The case was registered against her after she posted a video on her social media platforms showing her two minor children, a 14-year-old boy and an 8-year-old girl, painting on her semi-nude torso.
The court said that “nudity and obscenity are not always synonymous and in order to attract the offences charged against the petitioner, sexual intent is a necessary ingredient”.
The court watched the video in open court and noted that the petitioner had given a detailed message below her video, where she argued that the naked body was in response to a controlling, sexually frustrated society.
According to the description under the video, “no child who has grown up seeing his mother’s nakedness and body can abuse another female body.”
The court also noted that the petitioner has a long history of battling the patriarchy and was part of a movement in Kochi against moral policing.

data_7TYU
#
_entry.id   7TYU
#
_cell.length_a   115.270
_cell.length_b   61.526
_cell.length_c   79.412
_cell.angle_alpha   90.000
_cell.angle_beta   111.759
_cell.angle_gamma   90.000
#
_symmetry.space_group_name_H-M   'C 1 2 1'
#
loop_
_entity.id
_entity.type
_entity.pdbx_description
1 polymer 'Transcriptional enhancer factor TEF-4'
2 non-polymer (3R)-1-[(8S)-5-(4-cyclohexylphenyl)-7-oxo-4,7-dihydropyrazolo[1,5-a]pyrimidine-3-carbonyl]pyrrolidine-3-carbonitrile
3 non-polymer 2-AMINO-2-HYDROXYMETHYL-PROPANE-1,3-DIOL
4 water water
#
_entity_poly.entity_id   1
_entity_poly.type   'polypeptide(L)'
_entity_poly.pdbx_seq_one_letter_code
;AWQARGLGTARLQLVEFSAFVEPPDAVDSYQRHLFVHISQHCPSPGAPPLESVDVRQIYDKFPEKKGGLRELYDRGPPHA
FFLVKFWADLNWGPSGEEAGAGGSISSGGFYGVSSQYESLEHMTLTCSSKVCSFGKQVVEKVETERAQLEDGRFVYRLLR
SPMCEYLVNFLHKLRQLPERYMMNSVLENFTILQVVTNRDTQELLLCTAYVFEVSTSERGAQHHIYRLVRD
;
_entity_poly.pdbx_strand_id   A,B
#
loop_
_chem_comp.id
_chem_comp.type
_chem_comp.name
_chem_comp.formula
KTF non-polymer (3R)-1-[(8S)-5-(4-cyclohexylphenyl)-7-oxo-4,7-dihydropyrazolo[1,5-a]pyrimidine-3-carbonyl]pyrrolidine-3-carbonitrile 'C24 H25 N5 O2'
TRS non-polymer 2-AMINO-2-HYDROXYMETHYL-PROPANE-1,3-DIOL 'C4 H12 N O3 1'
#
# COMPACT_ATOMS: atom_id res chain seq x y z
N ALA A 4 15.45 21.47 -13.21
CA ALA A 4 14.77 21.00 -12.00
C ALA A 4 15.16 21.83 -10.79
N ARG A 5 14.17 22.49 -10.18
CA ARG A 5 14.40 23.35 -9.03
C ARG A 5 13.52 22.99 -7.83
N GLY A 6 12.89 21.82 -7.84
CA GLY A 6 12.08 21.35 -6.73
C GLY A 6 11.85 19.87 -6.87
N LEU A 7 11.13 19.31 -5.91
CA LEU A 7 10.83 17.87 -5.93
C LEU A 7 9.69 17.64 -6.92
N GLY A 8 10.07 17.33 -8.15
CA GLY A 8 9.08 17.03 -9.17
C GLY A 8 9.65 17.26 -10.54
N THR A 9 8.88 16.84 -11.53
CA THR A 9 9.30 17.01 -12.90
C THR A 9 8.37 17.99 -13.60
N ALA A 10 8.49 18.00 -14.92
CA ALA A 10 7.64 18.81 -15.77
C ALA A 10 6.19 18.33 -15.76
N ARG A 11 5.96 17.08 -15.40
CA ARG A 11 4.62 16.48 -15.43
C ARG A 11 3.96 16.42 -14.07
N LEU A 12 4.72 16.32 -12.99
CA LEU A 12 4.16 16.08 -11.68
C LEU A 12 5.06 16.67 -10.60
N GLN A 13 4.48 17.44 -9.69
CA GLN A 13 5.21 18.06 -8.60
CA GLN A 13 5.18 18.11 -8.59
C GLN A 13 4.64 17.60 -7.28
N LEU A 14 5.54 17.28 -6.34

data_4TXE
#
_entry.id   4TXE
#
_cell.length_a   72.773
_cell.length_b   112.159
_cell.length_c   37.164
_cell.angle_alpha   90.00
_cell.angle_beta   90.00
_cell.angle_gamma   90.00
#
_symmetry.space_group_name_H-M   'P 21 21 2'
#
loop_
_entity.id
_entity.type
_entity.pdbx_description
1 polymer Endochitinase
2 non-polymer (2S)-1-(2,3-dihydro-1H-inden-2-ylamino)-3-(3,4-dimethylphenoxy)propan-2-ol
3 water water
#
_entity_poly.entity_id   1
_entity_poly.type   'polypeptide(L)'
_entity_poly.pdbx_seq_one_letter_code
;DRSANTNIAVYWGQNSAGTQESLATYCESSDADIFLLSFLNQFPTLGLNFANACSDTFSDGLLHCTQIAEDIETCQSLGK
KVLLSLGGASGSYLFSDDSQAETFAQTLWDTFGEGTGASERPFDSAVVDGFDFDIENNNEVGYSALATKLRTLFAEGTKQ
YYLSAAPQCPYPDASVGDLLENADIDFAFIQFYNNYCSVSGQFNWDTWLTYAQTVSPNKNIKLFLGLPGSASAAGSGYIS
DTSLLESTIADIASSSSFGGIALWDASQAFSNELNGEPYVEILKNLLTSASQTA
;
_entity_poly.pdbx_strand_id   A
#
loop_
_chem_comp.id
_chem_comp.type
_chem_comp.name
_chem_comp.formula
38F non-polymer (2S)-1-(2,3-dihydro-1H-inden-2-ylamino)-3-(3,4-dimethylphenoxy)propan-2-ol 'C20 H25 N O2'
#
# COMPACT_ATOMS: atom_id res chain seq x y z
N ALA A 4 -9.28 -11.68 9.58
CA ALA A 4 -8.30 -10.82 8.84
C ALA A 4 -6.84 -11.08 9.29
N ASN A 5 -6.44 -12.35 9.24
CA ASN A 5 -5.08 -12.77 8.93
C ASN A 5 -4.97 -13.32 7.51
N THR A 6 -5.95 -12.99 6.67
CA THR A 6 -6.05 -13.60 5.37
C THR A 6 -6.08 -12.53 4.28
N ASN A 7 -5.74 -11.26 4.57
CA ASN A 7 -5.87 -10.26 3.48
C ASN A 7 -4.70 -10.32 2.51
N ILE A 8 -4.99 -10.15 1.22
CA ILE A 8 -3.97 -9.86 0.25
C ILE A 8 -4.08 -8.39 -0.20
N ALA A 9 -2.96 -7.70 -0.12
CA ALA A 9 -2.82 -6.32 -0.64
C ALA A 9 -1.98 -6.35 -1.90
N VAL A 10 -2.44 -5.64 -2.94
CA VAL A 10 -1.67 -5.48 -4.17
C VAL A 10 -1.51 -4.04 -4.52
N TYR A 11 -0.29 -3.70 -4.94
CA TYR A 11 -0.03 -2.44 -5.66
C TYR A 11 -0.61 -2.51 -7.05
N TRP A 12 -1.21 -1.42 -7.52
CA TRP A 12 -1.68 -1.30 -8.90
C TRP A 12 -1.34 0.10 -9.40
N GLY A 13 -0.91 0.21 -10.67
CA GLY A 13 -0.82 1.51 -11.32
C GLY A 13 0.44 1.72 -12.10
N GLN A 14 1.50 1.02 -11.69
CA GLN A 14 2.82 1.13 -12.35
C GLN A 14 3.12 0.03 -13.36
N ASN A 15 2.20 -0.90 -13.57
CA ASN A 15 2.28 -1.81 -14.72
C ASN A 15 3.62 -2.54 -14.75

“Every parent tries their best to teach their children all about life. Every parent has the right to raise their children in the manner they wish. Children do not inherently grow up thinking that any action is right or wrong unless it is impressed upon them as such.
“There is nothing wrong with a mother allowing her body to be used as a canvas by her children to paint to sensitize them to the concept of viewing nude bodies as normal and thinking about them as more than just sexual objects only. Such an act cannot be termed to be one which is done with sexual intent,” read the order.
Hence, it quashed the case against the petitioner.
The petitioner, a women’s rights activist, had posted the video on her social media platforms triggering massive outrage with several people slamming her for subjecting her children to what they considered to be an obscene and vulgar act.
A case was registered against her and the trial court began proceedings after releasing her on bail.
She moved an application seeking to be discharged but the trial court rejected the same leading to the present case before the High Court.